According to PLATO (Platelet Inhibition and Patient Outcomes) trial dyspnoea and ventricular pauses are the most frequent adverse reactions associated with ticagrelor [13]. Many studies shown that ticagrelor induced dyspnea is not related to previous history of Congestive Heart Failure (CHF), Chronic Obstructive (COPD), asthma or any other causes of dyspnea [14-16]. In PLATO pulmonary function substudy it was concluded that ticagrelor had no effect on pulmonary function in patients with ACS [17].

There are many hypotheses supporting dyspnoea related to ticagrelor. Ticagrelor inhibits the reuptake of adenosine by inhibition of a sodium independent equilibrative nucleoside transporter mainly ENT 1 and it also induces release of Adenosine Triphosphate (ATP) from human RBCs in a dose dependent fashion thus increasing adenosine levels. Increased adenosine levels can cause dyspnoea by activation of vagal-C fibres. This combined effect of ticagrelor on both adenosine reuptake and ATP release results in induction of dyspnoea [18]. Another hypothesis is that ticagrelor induced dyspnoea is mediated by inhibition of P2Y12 receptors.P2Y12 receptors are expressed in neuronal tissues to inhibit neuronal signalling. So, by inhibition of P2Y12 receptor, there will be increase in neuronal signalling and thereby dyspnoea sensation [15,19,20].

Methods

It was a retrospective single-centre cohort study. The patients who underwent PTCA between July 2013 and June 2014 and on treatment with dual antiplatelets consisting of aspirin (75 mg once daily) and ticagrelor (90 mg twice daily) or clopidogrel (75 mg once daily) were selected for the study. Patients were strictly selected from Indian population approaching the study centre, a tertiary care teaching hospital. 100 patients each were randomly selected from the clopidogrel and ticagrelor group using SPSS software version 17.0 Patients who did not have complete medical data availability were excluded from the study. The patient’s data including demographic details and pertinent laboratory values were obtained from the automated data base, medical records of the patients as well as direct telephonic interview of the patient and/or care giver wherever necessary. 9 months follow up was carried out and the endpoint of the study was occurrence of dyspnea. Chi square test was used to determine the statistical significance of the study.

Results

During our study period, 100 patients within the age range of 59.69 ± 10.7 years were started on dual antiplatelet therapy with ticagrelor and aspirin and 100 patients with age range of 62.38 ± 10.1 years were started on clopidogrel and aspirin. In the ticagrelor group, 12% were female, 60% had systemic hypertension, 63% had diabetes mellitus, 73% had dyslipidemia, 6% had bronchial asthma or Chronic Obstructive Pulmonary Disease (COPD) as comorbidity 16% had a social history of smoking. In the clopidogrel group, 17% were female, 60% had systemic hypertension, 53% had diabetes mellitus, 77% had dyslipidemia, 10% had bronchial asthma or Chronic Obstructive Pulmonary Disease (COPD) as comorbidity 23% had a social history of smoking (Table 1). There was regular follow up conducted for these patients at 1 month, 3 months, 6 months and 9 months.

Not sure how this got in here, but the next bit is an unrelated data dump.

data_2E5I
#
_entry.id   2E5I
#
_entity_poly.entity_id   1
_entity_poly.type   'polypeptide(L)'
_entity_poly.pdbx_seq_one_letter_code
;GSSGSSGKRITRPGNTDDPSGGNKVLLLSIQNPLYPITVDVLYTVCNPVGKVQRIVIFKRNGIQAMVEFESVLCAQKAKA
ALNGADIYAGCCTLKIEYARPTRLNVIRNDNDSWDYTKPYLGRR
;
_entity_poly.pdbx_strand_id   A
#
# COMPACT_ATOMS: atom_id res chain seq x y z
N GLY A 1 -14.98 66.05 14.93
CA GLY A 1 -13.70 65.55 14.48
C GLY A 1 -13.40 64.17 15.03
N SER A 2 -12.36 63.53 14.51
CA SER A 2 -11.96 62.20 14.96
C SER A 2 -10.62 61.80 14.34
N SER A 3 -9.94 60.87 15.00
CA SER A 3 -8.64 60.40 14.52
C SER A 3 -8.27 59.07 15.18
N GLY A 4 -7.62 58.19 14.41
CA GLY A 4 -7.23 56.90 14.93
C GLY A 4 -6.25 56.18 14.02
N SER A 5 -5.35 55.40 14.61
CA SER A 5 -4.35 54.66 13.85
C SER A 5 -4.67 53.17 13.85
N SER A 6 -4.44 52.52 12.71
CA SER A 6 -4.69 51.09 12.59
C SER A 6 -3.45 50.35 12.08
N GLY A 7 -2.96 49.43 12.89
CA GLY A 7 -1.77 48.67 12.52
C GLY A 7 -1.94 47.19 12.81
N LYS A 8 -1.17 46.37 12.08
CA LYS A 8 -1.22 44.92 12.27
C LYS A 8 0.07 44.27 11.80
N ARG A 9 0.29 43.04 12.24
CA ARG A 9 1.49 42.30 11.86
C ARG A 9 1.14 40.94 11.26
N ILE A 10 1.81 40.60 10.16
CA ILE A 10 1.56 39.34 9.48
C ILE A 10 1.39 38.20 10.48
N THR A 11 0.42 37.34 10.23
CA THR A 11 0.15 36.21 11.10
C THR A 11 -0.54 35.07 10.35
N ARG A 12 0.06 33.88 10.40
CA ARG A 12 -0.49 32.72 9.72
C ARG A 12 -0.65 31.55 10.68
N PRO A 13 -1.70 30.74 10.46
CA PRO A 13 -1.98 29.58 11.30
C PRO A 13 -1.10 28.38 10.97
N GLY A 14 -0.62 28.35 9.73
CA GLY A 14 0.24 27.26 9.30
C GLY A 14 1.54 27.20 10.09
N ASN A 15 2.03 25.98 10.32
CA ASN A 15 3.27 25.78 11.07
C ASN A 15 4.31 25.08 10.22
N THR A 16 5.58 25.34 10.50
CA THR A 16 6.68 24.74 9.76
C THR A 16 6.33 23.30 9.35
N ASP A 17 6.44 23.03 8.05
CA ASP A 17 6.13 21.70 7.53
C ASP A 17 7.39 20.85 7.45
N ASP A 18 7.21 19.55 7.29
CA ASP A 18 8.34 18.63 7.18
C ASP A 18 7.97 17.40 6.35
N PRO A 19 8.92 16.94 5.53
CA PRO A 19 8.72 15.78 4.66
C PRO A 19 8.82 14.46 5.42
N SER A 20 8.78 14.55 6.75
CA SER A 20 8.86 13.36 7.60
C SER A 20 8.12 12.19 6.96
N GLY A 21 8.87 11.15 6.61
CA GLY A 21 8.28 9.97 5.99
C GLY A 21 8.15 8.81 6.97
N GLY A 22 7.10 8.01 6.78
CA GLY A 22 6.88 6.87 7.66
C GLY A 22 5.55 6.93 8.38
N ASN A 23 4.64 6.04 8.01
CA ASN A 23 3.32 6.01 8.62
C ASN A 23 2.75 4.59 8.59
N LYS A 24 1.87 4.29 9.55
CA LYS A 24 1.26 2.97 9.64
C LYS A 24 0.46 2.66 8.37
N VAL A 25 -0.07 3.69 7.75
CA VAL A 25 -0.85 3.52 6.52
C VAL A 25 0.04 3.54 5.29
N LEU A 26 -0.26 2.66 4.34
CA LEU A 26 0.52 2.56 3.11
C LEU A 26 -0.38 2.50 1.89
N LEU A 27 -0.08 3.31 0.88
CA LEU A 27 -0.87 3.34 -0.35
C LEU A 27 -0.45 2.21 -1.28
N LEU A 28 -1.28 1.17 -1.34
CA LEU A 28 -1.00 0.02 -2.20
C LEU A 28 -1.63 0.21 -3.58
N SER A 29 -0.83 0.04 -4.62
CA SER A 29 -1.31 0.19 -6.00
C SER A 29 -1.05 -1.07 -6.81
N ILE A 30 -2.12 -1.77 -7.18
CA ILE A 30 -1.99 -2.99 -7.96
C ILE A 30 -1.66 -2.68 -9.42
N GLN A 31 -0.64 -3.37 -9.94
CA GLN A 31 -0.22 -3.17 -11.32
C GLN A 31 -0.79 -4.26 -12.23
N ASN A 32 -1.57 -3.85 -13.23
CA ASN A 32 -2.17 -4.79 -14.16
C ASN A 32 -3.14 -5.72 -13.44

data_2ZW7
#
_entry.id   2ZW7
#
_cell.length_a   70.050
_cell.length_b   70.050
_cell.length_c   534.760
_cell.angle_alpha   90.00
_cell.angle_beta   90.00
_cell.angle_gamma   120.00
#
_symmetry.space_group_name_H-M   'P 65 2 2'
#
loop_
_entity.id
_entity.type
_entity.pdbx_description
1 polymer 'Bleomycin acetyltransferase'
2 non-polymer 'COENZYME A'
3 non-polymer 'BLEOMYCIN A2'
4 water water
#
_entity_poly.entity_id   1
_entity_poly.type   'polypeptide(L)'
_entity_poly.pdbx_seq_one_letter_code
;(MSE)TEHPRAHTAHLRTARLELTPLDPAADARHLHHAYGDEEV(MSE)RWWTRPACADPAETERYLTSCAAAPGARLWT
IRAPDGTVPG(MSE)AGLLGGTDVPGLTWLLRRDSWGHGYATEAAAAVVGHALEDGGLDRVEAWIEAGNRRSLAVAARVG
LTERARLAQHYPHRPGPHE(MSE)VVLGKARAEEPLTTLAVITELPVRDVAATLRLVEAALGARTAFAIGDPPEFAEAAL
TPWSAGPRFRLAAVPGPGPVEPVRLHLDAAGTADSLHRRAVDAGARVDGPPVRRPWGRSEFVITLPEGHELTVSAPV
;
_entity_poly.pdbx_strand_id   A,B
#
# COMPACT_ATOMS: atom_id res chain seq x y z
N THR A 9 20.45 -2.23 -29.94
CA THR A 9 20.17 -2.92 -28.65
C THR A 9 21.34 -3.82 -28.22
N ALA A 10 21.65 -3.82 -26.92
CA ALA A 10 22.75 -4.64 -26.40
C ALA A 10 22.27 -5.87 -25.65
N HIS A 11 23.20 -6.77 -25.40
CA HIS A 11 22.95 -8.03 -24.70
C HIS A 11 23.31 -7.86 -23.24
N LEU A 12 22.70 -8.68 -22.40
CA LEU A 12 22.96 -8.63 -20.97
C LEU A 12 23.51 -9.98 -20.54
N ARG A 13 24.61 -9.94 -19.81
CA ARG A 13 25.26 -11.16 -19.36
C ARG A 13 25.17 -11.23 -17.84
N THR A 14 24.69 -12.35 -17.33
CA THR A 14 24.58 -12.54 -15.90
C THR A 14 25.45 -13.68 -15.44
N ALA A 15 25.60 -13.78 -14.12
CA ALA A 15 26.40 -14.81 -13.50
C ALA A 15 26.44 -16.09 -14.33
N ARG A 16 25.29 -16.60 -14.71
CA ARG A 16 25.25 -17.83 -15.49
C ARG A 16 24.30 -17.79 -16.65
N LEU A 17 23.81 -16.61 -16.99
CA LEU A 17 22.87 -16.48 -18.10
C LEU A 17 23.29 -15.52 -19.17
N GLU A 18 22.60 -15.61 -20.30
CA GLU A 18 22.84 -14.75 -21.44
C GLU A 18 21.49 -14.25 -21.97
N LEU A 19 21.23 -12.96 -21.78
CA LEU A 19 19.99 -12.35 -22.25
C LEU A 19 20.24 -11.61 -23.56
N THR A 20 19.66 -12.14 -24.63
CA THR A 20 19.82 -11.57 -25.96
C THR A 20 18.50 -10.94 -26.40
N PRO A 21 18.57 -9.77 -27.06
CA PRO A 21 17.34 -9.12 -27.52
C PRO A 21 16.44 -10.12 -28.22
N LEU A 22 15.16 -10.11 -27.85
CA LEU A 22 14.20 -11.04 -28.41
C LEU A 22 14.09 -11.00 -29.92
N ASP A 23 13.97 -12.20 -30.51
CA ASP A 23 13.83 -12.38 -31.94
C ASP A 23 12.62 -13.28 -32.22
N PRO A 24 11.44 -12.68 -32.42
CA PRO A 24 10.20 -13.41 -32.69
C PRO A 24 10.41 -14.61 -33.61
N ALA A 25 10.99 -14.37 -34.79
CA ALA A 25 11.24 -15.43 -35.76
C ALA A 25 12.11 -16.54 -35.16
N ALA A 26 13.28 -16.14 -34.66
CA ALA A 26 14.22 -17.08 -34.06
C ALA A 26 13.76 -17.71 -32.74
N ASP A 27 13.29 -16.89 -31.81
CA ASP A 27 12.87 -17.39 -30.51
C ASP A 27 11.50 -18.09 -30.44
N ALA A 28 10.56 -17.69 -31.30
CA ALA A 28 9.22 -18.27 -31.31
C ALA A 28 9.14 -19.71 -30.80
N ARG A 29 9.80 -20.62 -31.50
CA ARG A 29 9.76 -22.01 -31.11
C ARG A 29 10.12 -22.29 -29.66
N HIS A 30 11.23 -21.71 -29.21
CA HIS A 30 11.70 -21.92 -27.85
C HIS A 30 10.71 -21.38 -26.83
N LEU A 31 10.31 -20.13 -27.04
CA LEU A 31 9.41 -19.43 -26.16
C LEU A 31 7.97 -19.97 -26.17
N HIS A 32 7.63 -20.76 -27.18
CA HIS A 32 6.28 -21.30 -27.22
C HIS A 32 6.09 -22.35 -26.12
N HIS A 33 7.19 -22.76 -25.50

Characteristic Number of patients
Ticagrelor
gp (n=100)
Clopidogrel
gp (n=100)
Mean age
Female sex
Alcohol use
comorbidities
Systemic hypertension
Diabetes mellitus
Dyslipidemia
Risk factors for dyspnea
Smoker
Bronchial asthma
COPD
Stent specifications
DES
BMS
POBA
DES and BMS
DES and POBA.
Concomittant medications administered
Nitrates
Beta blockers
ACE inhibitors
ARB
Calcium Channel blocker
Statins  

59.69 ± 10.7 years
12 (12%)
9 (9%)


60 (60%)
63 (63%)
73 (73%)


16 (16%)
3 (3%)
3 (3%)
84

3
2
1
10  


38 (38%)
94 (94%)
11 (11%)
27 (27%)
11 (11%)
100 (100%)

62.38 ± 10.1 years
17 (17%)
19 (19%)


60 (60%)
53 (53%)
77 (77%)

23 (23%)
4 (4%)
6 (6%)

92
2
1
0
5  


40 (40%)
96 (96%)
8 (8%)
30 (30%)
8 (8%)
100 (100%)

Table 1: Demographic and baseline characteristics of patients in the study group.

Ticagrelor related dyspnoea occurred in 10% patients. Clinical examination was unrevealing and BNP was normal in patients who developed dyspnoea on ticagrelor. Ticagrelor was stopped in about 60% cases among these patients and were started on clopidogrel, following which their condition improved (Figure 1). In the remaining 40% cases, dyspnoea improved with time in patients who did not have a history of COPD or asthma and dyspnoea improved on treatment with Salmeterol and fluticasone MDI who had a history of COPD or asthma and so ticagrelor was continued throughout the study period. Among the 10 patients with dyspnoea, 2 patients had history of COPD, 1 patient had history of bronchial asthma and 3 patients had social history of smoking. When we analyzed the time of onset of dyspnoea we found that 50% of patients had complaints of dyspnoea at 1 month follow up, 10% patients at 3 months follow up, 30% patients at 6 months follow up and 10% patients at 9 months follow up (Figure 2). Among patients who developed dyspnoea, 4 patients were below mean age and 6 were above mean age.

cardiovascular-pharmacology-Incidence-ticagrelor-induced

Figure 1: Incidence of ticagrelor induced dyspnea and clopidogrel induced dyspnoea.

cardiovascular-pharmacology-Incidence-dyspnea

Figure 2: Time of incidence of dyspnea in ticagrelor group and clopidogrel group.